How Okta is regaining customer trust after a cyber attack

How Okta is regaining customer trust after a cyber attack

To create the position of vice-president of customer trust weeks before it becomes the focal point of your organization Major cyber security incidents Exhibits the kind of conscience an end-of-the-peer fortune teller can only dream of.

But that’s exactly what happened to Ben King, who after two years working for regional security for authentication specialist okta In EMEA and APAC, established a customer trust function within the business as a way to enhance the external-facing bits of its security team.

“Since then, we’ve been putting more structure on the bones of how we as a team talk to customers, markets, prospects, governments or regulators,” he says. “I report to David Bradbury, Global Chief Security Officer, and I now have regional CISOs reporting to me, an assurance team that does things like answering due diligence questionnaires from customers, and an outreach function that creates blogs and thought leadership. piece by piece.”

Unknown to Raja, when he was setting up this function in February 2022, the event that would create Okta Front page news Another company in the tech industry, Seetel, was already exposed to a compromise.

The breach was the work of Lapsus$, a cyber extortion ring Exploited failures in multi-factor authentication (MFA) to compromise victims and hijack their data. Although it never deployed any ransomware, it hit multiple tech companies over a four- or five-month period in early 2022, and its operations continue today, albeit with several minors. Arrested and charged in UK Related to the attack.

Okta was caught as an innocent bystander, and the first indication that something had gone horribly wrong appeared at 11:20 PM GMT on 20 January 2022, when its security team received an alert that a new password had been added to a Sitel employee. Okta account from a new location.

Did not follow the target An MFA challenge, which prevents access to Okta accounts. The team investigates the alert and escalates it to an incident. Shortly after midnight on the morning of January 21, the rogue account’s Okta sessions were terminated and its access suspended.

Later that day, the Okta security team shared indicators of compromise (IoCs) with Seatel, which told them it was out of cyber forensics support after an incident. While the issue apparently remained, the incident was put on hold pending a full investigation, which was presented to Okta in a brief report on March 17.

However, five days later on March 22, Lapsus$ shared screenshots of Okta’s environment onlineCustomers rightfully panicked, and the rest is history.

doing a good job

Looking back on the incident, King says everyone and everything involved — including Oktar Zero-trust technology One that correctly identified the initial trigger and stopped it – hit their mark pretty perfectly from the start.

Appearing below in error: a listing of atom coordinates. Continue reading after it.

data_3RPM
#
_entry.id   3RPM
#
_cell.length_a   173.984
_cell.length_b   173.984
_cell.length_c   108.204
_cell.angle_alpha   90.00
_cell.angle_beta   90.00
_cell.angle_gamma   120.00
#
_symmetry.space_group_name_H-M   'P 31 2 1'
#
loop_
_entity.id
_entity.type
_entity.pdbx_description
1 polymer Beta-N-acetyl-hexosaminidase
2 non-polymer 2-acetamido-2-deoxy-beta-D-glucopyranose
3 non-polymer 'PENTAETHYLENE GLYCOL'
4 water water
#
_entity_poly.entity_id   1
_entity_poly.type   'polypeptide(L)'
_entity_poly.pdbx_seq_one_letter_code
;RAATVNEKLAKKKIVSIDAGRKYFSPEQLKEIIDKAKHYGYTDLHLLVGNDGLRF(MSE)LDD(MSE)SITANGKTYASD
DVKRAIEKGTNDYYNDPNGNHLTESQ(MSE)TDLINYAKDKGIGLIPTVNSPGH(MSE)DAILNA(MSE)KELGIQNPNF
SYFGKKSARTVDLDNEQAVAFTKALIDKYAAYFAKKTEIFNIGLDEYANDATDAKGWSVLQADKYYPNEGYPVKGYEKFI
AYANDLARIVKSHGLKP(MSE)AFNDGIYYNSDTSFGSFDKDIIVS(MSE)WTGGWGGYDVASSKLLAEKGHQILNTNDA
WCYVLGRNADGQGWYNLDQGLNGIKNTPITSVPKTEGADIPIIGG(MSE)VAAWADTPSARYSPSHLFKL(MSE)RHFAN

“They are [Sitel] All the right things were done – access to our site and theirs was suspended, they engaged third-party forensics,” he says.

However, it took some time for the forensic report to arrive and then another week for Seattle Okta to get its visibility, Raja said. With the benefit of hindsight, it is now clear that these gaps created problems in terms of how Okta’s well-thought-out response ultimately came across.

This problem was compounded because Lapsus$ posted screenshots during the brief period of access to the Seattle workstation. It must be emphasized at this point that these screenshots were obtained through the digital equivalent of shoulder-surfing on a crowded train – no systems related to Okta’s customers were compromised, and no critical data related to Okta or its customers was removed.

Nevertheless, the release of Lapsus$’s screenshots elevated the narrative from a minor compromise to one that had in fact already been dealt with effectively in global cyber security news. Reflecting on those days, King says Okta struggled with communication.

communication breakdown

“We had a lot of people tell us, ‘You’re out on your blog And said you knew about it in January’ and we connected these events and said, ‘We were aware something was going on’, but a lot of people are saying, ‘Why didn’t you tell your customers in January?’. But as far as we knew, we had a failed account takeover, but no compromise,” he said.

“When we were running a live event, it was very difficult for us. We can’t guess, we need to have data. So we had to run the event before communicating. And I think that gap when we couldn’t communicate in a lot of detail made it very difficult for us from a trust standpoint.

“My manager talked about it being something we practice and tabletop. It was frustrating for us because we table these types of events with the right people, with the CEO, with the comms team, and when a real event hits, we feel like we let ourselves down a little bit in terms of communication. “

How Okta is regaining customer trust after a cyber attack

“We were trying to let our customers know not to panic.”

Ben King, Okta

King added: “We were trying to let our customers know not to panic. I was talking to customers who were going to reset passwords for millions of users and I said that we don’t have access to any support engineers to see or reset passwords. If they reset them, they push to the end user through the email channel to do that flow A password reset will not be required for the chance to compromise Sitel.

“But we had some very concerned customers, obviously, and because we learned this at the same time as the market, we were paddling underwater very quickly.”

Okta’s silence quickly sparked speculation and criticism from high-profile names in the security industry, social media regulars, its competitors and even Lapsus$, which pushed back against Okta’s response and even Claims his victims were false. Months later, the problem remains, King said.